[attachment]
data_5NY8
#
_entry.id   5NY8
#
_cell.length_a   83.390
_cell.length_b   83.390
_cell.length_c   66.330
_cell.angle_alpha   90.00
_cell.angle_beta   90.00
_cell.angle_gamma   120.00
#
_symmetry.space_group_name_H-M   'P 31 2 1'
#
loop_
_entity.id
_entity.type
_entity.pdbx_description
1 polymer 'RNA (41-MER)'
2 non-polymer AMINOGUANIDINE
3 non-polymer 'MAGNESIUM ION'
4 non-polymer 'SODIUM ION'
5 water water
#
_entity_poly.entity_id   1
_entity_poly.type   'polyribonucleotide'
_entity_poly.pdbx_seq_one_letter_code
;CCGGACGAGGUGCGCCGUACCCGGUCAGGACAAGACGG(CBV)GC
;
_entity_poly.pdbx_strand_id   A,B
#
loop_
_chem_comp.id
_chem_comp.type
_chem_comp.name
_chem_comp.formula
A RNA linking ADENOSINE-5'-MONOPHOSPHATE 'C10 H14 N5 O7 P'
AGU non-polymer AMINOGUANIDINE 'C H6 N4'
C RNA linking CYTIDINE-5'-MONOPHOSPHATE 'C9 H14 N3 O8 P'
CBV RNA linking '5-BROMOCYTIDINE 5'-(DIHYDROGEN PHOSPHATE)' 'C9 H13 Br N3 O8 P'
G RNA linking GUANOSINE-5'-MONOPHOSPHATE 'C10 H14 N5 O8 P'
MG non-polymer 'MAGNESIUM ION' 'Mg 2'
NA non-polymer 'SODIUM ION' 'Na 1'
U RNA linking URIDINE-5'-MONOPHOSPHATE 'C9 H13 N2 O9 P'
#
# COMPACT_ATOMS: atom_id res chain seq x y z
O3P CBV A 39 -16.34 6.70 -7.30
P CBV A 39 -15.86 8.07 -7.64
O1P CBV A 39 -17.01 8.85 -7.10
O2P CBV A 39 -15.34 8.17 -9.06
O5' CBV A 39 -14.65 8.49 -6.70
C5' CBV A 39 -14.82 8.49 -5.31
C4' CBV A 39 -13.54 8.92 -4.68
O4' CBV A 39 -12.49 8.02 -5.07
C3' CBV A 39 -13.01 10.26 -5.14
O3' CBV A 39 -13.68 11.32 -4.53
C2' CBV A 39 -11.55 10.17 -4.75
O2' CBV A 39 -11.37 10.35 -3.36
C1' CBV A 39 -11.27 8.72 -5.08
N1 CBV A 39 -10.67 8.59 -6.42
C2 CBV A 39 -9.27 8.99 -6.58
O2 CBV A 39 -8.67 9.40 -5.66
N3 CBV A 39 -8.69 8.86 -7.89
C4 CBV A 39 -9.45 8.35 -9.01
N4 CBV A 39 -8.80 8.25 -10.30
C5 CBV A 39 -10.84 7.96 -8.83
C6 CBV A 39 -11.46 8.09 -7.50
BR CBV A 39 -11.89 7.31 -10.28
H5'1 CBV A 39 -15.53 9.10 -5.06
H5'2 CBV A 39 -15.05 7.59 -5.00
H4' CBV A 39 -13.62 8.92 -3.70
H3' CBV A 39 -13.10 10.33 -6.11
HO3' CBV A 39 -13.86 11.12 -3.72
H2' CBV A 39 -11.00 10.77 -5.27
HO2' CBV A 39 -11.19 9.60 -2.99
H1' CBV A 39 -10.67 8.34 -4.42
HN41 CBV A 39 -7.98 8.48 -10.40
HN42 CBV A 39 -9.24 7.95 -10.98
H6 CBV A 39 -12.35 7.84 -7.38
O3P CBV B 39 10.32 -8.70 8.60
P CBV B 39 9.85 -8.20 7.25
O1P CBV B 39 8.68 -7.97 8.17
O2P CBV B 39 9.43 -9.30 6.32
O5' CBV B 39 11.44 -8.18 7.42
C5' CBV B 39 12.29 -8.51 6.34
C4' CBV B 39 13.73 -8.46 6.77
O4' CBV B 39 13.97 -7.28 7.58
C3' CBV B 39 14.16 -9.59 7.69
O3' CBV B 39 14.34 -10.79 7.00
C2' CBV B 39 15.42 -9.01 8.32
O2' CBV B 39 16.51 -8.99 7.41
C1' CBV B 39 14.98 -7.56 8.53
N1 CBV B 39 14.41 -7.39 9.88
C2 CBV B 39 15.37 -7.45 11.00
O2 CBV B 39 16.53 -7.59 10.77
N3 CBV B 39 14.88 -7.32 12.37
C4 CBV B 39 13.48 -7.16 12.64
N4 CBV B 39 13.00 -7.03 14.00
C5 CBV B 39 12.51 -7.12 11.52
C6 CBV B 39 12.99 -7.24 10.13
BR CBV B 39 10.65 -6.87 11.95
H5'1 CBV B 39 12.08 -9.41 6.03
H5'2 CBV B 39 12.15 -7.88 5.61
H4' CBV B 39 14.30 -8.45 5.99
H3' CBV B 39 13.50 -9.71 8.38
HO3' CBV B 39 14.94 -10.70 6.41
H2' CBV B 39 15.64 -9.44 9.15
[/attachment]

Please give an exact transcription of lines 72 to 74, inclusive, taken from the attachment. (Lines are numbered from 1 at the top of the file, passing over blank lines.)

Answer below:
HO3' CBV A 39 -13.86 11.12 -3.72
H2' CBV A 39 -11.00 10.77 -5.27
HO2' CBV A 39 -11.19 9.60 -2.99